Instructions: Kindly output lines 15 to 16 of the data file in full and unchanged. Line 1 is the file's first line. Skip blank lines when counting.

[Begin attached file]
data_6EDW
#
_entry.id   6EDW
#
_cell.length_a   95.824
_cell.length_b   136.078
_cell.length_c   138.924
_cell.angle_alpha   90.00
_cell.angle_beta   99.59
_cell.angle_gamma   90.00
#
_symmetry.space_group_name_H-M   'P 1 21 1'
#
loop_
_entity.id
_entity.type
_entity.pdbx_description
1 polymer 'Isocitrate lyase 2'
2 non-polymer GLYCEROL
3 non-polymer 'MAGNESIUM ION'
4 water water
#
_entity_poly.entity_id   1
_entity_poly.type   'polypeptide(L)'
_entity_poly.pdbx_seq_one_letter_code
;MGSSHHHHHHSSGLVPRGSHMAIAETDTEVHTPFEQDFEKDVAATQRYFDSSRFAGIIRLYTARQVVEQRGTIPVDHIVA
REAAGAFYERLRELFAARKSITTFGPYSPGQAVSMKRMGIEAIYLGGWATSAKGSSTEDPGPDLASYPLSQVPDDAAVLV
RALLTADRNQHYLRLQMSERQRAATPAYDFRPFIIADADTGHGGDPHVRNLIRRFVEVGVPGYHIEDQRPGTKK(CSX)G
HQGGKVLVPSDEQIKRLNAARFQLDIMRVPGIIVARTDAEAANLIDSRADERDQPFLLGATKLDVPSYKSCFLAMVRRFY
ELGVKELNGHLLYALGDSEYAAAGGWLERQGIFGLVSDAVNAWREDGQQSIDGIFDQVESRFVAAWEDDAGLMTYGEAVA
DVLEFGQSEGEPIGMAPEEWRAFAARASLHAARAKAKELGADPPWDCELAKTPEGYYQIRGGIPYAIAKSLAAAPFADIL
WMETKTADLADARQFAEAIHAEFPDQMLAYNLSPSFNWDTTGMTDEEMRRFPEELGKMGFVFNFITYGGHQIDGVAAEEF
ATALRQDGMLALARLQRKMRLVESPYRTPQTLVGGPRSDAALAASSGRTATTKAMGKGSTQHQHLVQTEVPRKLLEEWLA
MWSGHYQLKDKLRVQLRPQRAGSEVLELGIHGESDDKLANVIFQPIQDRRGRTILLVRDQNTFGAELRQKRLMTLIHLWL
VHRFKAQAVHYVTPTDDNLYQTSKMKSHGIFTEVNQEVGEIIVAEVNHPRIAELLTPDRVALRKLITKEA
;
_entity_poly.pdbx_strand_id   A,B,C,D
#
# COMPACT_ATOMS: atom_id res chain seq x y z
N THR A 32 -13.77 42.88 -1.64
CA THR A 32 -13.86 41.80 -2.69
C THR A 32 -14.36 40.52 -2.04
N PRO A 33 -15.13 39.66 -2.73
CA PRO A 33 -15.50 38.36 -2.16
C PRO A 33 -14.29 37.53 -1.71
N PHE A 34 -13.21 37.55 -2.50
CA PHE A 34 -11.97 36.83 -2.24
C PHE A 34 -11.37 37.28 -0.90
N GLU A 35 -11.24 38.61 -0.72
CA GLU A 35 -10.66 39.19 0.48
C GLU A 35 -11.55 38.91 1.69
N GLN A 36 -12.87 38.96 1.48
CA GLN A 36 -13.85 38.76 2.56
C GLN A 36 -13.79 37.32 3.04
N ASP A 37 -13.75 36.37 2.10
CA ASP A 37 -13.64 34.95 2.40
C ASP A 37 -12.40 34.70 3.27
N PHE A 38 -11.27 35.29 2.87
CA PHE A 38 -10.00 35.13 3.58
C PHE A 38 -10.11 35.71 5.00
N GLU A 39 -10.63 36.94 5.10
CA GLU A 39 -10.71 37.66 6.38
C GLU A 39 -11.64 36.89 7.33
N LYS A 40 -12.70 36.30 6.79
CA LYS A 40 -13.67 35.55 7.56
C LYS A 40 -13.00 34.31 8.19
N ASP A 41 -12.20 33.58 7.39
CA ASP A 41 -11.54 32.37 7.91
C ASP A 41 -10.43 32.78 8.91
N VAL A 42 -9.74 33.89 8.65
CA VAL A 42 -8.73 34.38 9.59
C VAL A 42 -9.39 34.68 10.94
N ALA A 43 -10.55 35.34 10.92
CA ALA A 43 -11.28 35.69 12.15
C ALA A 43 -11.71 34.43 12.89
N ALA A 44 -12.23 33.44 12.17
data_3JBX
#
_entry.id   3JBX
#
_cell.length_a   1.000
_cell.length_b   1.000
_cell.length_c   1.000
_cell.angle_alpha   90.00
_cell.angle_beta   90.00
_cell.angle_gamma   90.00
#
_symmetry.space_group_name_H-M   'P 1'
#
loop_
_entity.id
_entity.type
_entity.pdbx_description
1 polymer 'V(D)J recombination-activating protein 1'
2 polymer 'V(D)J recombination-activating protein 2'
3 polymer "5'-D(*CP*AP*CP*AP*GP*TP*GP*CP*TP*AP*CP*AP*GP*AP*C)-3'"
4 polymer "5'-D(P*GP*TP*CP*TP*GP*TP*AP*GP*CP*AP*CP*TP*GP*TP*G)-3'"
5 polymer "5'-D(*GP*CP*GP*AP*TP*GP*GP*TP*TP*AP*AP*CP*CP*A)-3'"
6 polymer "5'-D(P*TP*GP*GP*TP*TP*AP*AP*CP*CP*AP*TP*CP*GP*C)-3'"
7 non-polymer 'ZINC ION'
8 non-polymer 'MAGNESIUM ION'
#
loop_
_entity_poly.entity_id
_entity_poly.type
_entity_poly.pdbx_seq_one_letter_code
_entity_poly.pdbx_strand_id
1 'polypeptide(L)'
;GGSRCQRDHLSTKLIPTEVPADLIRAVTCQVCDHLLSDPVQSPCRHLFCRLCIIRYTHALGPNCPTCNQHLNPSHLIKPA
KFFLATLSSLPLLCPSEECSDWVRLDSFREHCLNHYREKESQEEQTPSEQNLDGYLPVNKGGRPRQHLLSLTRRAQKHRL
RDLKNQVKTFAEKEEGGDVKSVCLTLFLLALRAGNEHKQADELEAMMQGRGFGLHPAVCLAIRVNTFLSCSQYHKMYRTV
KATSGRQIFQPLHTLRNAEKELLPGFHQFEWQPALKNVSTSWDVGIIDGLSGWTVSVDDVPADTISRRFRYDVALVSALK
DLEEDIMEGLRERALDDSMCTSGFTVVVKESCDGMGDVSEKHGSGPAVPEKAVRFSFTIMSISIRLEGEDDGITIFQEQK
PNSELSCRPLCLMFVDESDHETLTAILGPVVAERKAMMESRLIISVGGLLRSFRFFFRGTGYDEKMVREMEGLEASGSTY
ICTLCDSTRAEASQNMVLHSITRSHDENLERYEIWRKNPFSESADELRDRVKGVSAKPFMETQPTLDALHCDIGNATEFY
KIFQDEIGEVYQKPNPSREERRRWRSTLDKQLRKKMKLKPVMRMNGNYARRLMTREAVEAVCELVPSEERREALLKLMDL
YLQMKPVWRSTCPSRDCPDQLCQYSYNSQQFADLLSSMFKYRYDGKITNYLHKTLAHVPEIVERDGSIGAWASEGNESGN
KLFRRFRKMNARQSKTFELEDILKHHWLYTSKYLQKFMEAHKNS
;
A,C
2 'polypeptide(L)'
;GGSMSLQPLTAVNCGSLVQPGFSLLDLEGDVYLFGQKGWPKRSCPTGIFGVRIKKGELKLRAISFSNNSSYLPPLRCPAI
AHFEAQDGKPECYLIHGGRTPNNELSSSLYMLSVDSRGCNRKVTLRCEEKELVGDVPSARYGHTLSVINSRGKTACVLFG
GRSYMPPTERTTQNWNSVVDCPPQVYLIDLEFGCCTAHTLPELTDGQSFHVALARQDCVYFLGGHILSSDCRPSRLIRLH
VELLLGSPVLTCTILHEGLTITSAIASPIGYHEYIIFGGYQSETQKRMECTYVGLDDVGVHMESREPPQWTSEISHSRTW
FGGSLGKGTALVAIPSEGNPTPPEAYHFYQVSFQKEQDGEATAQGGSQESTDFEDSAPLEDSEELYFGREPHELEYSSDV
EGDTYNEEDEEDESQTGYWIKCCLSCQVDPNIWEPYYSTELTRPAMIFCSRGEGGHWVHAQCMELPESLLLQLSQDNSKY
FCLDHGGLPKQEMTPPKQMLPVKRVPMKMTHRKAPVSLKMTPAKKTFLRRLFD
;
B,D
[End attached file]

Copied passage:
_entity.id
_entity.type